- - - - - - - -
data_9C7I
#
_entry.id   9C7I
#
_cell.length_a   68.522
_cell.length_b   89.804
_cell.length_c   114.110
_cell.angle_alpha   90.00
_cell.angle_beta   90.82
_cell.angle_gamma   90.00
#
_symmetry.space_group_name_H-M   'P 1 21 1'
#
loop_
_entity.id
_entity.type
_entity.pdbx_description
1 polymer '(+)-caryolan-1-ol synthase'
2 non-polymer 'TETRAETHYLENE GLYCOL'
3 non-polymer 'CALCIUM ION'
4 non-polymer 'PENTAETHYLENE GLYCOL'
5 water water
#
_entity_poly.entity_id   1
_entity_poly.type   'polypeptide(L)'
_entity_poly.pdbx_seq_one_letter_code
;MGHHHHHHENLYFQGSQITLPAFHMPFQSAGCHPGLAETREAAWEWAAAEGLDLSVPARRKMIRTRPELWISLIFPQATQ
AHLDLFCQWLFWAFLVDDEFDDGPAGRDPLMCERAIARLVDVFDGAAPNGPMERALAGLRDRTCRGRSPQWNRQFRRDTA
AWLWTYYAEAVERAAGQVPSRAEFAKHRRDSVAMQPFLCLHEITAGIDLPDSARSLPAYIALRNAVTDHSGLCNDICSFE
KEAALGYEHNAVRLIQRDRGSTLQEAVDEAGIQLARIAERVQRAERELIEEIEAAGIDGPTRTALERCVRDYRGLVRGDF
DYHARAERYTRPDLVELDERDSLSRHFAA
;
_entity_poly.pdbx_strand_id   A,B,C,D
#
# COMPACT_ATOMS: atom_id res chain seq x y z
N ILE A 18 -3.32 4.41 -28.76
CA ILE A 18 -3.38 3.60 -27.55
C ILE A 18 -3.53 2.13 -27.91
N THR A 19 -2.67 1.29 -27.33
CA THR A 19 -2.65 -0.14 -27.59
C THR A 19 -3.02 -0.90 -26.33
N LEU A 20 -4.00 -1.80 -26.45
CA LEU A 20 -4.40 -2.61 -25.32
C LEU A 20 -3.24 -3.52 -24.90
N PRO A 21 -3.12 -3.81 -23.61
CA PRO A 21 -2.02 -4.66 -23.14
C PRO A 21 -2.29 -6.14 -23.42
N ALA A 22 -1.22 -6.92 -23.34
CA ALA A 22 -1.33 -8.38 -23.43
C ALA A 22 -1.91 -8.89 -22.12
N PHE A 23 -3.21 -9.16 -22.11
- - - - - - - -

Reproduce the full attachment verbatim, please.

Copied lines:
data_9C7I
#
_entry.id   9C7I
#
_cell.length_a   68.522
_cell.length_b   89.804
_cell.length_c   114.110
_cell.angle_alpha   90.00
_cell.angle_beta   90.82
_cell.angle_gamma   90.00
#
_symmetry.space_group_name_H-M   'P 1 21 1'
#
loop_
_entity.id
_entity.type
_entity.pdbx_description
1 polymer '(+)-caryolan-1-ol synthase'
2 non-polymer 'TETRAETHYLENE GLYCOL'
3 non-polymer 'CALCIUM ION'
4 non-polymer 'PENTAETHYLENE GLYCOL'
5 water water
#
_entity_poly.entity_id   1
_entity_poly.type   'polypeptide(L)'
_entity_poly.pdbx_seq_one_letter_code
;MGHHHHHHENLYFQGSQITLPAFHMPFQSAGCHPGLAETREAAWEWAAAEGLDLSVPARRKMIRTRPELWISLIFPQATQ
AHLDLFCQWLFWAFLVDDEFDDGPAGRDPLMCERAIARLVDVFDGAAPNGPMERALAGLRDRTCRGRSPQWNRQFRRDTA
AWLWTYYAEAVERAAGQVPSRAEFAKHRRDSVAMQPFLCLHEITAGIDLPDSARSLPAYIALRNAVTDHSGLCNDICSFE
KEAALGYEHNAVRLIQRDRGSTLQEAVDEAGIQLARIAERVQRAERELIEEIEAAGIDGPTRTALERCVRDYRGLVRGDF
DYHARAERYTRPDLVELDERDSLSRHFAA
;
_entity_poly.pdbx_strand_id   A,B,C,D
#
# COMPACT_ATOMS: atom_id res chain seq x y z
N ILE A 18 -3.32 4.41 -28.76
CA ILE A 18 -3.38 3.60 -27.55
C ILE A 18 -3.53 2.13 -27.91
N THR A 19 -2.67 1.29 -27.33
CA THR A 19 -2.65 -0.14 -27.59
C THR A 19 -3.02 -0.90 -26.33
N LEU A 20 -4.00 -1.80 -26.45
CA LEU A 20 -4.40 -2.61 -25.32
C LEU A 20 -3.24 -3.52 -24.90
N PRO A 21 -3.12 -3.81 -23.61
CA PRO A 21 -2.02 -4.66 -23.14
C PRO A 21 -2.29 -6.14 -23.42
N ALA A 22 -1.22 -6.92 -23.34
CA ALA A 22 -1.33 -8.38 -23.43
C ALA A 22 -1.91 -8.89 -22.12
N PHE A 23 -3.21 -9.16 -22.11